An NDA is necessary when there will be any disclosure of proprietary information between parties (a researcher and a company, for example). The Office for Technology Transfer will execute an NDA on behalf of the inventor(s) looking to engage in discussions with companies regarding their technology.

Why are Material Transfer Agreements (MTA) necessary?

Transfer of materials to a third party may affect the patentability of a related invention unless it is done in a confidential manner. A Material Transfer Agreement (MTA) is a legal document for the protection of tangible research materials created by researchers that may be useful to others for research or for commercial development. Please contact the Office for Technology Transfer before initiating a materials transfer so that an appropriate MTA can be developed to protect both you and WHOI.

What can I do if WHOI does not file a patent application on my invention?

For budgetary reasons, WHOI is only able to file a small number of patent applications per year. If your invention has not scored as a top priority technology and OTT does not pursue a patent – we may be able to provide you with a license to the technology. The license will allow you to pursue patent filing, patent prosecution, and commercialization. Please give our office a call to discuss the matter.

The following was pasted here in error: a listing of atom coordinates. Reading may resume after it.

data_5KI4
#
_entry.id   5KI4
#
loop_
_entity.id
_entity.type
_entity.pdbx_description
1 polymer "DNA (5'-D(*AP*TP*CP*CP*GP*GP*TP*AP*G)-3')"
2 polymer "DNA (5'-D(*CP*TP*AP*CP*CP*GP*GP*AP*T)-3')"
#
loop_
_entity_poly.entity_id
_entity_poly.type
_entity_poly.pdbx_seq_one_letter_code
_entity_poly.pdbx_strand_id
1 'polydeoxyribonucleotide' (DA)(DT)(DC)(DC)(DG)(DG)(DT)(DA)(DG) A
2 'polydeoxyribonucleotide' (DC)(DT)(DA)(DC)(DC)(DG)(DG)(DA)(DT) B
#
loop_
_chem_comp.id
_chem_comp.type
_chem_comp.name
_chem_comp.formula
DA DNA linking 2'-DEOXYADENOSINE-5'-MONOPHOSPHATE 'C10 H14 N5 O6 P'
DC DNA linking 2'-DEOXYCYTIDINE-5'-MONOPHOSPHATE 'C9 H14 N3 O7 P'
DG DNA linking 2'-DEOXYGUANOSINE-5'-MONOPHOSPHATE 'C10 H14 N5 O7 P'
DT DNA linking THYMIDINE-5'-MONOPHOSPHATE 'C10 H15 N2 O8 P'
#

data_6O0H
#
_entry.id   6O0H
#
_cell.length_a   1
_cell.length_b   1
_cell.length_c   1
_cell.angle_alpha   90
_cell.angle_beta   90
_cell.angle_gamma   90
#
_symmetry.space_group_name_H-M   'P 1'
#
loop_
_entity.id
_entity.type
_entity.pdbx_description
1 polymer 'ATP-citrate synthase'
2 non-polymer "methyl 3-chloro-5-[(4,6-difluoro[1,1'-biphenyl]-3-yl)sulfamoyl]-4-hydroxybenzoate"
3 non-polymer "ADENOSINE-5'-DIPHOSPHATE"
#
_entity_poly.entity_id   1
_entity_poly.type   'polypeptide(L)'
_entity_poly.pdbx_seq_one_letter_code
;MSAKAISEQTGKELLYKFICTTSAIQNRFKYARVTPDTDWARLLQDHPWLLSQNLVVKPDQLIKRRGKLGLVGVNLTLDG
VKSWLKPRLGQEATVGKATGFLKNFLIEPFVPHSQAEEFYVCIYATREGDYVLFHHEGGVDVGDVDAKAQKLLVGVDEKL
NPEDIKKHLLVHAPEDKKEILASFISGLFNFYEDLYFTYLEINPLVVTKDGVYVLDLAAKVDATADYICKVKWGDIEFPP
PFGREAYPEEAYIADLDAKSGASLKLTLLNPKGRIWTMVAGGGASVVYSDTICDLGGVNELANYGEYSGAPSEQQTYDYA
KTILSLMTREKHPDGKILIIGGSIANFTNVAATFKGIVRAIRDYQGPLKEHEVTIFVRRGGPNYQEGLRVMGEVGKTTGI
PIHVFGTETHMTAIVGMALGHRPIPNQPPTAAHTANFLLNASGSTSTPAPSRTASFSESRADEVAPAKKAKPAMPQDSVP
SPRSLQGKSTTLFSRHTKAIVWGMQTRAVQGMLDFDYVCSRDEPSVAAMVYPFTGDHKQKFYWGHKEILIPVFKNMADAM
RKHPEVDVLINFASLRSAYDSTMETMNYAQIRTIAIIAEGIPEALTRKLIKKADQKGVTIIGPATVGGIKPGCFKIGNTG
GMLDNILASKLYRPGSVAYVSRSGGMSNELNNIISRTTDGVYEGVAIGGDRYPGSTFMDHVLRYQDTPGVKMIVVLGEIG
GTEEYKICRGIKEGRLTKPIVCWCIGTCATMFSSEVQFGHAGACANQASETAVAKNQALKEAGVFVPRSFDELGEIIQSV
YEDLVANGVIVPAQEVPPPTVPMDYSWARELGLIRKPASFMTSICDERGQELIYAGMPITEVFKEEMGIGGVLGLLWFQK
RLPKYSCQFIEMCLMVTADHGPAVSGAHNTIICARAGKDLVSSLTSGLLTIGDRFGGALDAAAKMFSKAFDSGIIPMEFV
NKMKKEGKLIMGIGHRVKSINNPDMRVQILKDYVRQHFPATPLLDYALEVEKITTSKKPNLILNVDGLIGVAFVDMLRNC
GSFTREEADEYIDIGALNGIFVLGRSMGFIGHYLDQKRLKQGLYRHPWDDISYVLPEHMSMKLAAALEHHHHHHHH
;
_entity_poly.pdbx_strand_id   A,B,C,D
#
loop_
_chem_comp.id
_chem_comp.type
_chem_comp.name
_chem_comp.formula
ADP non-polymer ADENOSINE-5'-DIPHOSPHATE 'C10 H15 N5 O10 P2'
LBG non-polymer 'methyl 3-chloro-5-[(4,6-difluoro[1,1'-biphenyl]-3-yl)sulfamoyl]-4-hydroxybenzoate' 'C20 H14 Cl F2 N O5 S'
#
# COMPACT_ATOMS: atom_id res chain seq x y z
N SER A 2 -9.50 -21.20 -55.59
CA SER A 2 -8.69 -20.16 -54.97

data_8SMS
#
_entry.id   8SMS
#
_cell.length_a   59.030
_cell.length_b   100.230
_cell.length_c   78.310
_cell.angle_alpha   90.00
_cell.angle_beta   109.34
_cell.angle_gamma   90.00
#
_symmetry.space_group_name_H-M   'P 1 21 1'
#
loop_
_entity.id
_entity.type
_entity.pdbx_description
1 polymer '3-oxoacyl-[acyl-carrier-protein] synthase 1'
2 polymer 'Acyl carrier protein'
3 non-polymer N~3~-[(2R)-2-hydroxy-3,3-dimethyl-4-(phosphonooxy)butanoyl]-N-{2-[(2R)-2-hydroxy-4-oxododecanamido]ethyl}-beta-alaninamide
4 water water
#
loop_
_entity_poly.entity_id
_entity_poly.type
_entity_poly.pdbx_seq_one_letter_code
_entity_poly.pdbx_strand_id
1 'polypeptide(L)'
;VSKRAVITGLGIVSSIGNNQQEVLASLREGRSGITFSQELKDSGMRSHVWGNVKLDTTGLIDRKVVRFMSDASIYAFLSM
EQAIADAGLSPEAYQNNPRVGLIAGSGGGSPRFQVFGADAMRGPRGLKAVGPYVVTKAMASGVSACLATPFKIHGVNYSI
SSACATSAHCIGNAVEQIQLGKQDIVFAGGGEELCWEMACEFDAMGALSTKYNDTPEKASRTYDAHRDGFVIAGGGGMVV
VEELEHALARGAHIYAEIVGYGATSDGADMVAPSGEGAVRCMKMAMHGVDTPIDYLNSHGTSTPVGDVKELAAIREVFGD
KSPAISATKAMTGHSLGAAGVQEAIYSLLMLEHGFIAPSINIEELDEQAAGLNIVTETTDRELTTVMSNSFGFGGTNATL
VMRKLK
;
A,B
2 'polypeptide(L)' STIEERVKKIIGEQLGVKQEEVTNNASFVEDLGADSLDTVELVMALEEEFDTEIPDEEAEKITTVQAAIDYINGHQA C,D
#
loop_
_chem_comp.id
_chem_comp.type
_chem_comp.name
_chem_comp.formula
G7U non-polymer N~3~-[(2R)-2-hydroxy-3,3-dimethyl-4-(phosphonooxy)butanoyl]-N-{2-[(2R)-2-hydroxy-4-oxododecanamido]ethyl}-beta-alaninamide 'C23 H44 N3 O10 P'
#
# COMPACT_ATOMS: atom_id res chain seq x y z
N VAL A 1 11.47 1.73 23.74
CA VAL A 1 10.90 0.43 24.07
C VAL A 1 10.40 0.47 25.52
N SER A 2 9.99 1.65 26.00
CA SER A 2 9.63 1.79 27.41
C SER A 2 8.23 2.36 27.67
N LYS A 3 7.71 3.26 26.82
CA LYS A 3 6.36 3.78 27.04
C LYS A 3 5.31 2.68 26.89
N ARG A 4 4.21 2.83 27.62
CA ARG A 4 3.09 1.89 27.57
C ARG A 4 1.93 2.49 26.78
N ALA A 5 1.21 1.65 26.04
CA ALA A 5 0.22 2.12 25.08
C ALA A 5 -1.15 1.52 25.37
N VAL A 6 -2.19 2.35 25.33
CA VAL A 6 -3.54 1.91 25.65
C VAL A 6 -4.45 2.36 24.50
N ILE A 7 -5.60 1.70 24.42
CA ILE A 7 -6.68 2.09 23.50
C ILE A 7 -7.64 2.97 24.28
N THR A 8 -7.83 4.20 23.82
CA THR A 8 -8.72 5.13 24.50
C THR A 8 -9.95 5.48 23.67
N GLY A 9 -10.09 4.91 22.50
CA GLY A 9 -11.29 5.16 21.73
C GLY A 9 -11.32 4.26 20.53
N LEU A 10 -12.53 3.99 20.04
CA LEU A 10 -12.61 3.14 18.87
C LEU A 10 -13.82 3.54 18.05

What is patent inventorship and how is it determined?

Inventorship is a legal matter and is NOT determined in the manner of authorship for a journal publication.

An inventor is someone who made significant contributions to the complete and working invention. Merely following the plan or direction of a manager or faculty member is NOT inventorship. Similarly, stating an objective to be met without describing one or more of the inventive details of the working invention does not make one an inventor. Getting inventorship right is important, because an issued patent may be deemed invalid if inventorship is not correct. WHOI’s OTT will work with you, your co-inventors, and our patent counsel to resolve the difficult cases.

How are royalties distributed?

Royalties are received by OTT and distributed through Finance & Accounting to the inventors, WHOI, the Translational Research Fund (TRF), and the inventor’s department. See below for general royalty disbursement.

– 1/3 to Inventor(s)

– 2/9 to WHOI

– 2/9 to TRF

– 2/9 to the Department

The above breakdown can differ dependent on inventor involvement in the company. Royalties are disbursed twice per year, generally in June and December. Please read the WHOI IP Policy for more details